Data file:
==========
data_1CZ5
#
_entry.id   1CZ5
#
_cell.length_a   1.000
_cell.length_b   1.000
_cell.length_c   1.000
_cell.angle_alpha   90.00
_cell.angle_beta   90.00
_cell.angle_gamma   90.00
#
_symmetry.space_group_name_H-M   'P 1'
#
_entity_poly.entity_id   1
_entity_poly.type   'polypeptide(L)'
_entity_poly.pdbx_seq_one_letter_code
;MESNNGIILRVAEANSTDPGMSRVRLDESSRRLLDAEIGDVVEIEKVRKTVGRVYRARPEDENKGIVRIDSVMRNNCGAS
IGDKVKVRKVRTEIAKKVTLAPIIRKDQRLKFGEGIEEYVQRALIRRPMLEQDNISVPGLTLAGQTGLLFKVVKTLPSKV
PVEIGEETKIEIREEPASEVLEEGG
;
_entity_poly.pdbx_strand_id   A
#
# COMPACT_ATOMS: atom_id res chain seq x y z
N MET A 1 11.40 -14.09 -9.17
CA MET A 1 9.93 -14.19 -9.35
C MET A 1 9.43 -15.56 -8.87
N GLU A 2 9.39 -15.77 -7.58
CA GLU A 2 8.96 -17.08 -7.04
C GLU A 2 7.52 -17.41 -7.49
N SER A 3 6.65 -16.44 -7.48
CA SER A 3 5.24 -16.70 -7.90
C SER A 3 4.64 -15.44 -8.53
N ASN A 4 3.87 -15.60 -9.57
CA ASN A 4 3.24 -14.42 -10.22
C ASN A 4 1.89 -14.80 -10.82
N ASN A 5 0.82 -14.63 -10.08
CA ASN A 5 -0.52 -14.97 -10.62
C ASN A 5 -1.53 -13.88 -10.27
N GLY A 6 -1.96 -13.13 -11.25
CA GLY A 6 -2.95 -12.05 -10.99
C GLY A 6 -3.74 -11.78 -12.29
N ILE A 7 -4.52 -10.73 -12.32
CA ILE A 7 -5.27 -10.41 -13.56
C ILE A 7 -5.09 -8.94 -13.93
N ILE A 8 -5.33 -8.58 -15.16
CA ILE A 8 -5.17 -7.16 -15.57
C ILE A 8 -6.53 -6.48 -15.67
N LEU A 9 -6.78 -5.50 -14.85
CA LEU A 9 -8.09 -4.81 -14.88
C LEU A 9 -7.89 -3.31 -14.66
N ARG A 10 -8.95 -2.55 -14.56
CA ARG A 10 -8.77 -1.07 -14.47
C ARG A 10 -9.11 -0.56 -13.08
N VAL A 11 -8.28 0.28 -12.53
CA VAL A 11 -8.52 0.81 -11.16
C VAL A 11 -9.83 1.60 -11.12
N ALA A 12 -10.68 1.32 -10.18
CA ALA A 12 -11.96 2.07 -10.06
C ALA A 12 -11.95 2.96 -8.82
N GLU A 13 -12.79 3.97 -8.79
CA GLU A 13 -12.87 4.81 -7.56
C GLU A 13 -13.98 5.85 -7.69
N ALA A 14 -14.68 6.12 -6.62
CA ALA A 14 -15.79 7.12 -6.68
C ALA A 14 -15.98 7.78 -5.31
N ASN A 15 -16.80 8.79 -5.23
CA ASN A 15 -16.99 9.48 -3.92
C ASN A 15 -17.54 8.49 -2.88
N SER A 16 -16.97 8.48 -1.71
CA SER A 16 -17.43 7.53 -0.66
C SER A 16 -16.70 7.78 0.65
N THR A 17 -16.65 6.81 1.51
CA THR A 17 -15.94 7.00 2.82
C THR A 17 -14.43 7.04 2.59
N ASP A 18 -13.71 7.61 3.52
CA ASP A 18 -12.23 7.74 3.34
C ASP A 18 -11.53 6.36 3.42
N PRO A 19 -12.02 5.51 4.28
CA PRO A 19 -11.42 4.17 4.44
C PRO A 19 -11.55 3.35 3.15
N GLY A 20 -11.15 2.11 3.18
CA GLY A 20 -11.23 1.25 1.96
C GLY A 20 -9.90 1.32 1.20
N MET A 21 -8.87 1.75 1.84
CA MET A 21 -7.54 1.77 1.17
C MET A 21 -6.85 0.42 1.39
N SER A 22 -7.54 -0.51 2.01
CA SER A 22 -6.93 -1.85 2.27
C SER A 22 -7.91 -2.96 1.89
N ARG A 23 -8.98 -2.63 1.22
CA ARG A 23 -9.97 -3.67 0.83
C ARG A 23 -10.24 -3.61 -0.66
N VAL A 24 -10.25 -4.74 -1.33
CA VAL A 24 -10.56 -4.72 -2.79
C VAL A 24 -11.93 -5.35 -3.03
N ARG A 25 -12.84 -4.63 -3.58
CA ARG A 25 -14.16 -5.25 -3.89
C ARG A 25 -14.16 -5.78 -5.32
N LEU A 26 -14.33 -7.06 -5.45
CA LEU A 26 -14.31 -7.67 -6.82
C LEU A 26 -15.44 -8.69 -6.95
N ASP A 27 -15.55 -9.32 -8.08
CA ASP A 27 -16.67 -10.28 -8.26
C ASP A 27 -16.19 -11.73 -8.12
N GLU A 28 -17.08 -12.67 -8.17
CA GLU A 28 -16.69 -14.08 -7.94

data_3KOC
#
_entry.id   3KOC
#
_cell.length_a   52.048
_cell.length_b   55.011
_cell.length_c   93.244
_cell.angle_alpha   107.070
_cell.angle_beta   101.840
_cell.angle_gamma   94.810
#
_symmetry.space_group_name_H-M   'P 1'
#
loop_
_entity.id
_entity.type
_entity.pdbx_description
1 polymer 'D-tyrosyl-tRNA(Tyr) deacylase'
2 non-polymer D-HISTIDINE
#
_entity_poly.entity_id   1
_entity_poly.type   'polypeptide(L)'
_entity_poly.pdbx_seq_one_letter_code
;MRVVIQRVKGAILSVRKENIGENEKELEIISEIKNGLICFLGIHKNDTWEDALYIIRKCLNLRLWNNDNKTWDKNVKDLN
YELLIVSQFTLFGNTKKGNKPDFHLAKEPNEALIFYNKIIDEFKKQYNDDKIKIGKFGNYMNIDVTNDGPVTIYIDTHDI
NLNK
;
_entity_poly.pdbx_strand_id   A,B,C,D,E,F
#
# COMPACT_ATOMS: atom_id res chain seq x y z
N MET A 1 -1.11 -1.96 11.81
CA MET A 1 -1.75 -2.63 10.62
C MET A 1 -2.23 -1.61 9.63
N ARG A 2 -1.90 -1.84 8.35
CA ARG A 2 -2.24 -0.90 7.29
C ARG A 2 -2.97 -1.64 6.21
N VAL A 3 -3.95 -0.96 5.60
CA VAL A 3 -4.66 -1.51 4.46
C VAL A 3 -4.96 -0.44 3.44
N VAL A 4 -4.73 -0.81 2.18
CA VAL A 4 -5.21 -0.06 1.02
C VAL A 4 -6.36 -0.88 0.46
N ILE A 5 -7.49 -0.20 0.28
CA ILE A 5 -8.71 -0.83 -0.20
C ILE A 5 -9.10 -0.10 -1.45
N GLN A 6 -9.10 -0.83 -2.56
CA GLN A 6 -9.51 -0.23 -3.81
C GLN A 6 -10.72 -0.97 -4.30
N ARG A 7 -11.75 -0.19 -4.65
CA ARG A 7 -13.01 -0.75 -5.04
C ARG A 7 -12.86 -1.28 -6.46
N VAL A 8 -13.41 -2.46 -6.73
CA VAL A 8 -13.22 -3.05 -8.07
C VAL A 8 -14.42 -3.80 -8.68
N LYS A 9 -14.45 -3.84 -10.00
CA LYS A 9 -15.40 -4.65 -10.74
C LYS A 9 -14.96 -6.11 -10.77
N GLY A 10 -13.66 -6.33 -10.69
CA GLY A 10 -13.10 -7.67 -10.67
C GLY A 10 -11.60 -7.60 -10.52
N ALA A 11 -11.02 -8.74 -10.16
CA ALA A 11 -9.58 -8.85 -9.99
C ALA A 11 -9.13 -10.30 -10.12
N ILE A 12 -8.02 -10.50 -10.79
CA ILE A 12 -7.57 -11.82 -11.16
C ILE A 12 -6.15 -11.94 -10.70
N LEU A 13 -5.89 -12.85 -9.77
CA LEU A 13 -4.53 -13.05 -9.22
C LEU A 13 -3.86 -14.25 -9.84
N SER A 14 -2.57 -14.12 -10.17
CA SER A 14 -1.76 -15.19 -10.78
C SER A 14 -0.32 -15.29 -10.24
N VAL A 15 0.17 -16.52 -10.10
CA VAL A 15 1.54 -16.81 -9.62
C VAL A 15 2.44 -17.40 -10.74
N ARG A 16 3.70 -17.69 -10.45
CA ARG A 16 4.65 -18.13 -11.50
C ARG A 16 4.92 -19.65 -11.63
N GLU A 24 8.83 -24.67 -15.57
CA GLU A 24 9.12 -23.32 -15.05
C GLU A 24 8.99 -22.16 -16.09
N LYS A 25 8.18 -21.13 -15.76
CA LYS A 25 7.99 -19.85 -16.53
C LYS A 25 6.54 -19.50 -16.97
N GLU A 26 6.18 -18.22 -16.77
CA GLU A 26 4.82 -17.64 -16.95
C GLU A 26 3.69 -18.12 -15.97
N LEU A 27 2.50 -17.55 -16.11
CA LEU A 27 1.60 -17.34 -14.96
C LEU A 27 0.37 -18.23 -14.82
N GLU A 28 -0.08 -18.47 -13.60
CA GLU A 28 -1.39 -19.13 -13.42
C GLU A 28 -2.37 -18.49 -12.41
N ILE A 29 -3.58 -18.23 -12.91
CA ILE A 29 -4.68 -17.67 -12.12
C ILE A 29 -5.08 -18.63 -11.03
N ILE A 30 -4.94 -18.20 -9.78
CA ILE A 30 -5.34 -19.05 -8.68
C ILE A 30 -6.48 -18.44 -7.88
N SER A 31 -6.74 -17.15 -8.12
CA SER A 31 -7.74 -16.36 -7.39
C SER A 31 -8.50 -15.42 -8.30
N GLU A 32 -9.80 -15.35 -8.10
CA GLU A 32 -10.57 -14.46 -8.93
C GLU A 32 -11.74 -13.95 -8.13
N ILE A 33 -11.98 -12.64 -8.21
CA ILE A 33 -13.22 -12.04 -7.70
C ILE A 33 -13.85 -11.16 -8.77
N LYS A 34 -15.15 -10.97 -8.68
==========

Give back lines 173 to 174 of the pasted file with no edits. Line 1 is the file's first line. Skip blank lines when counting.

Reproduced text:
N LEU A 13 -5.89 -12.85 -9.77
CA LEU A 13 -4.53 -13.05 -9.22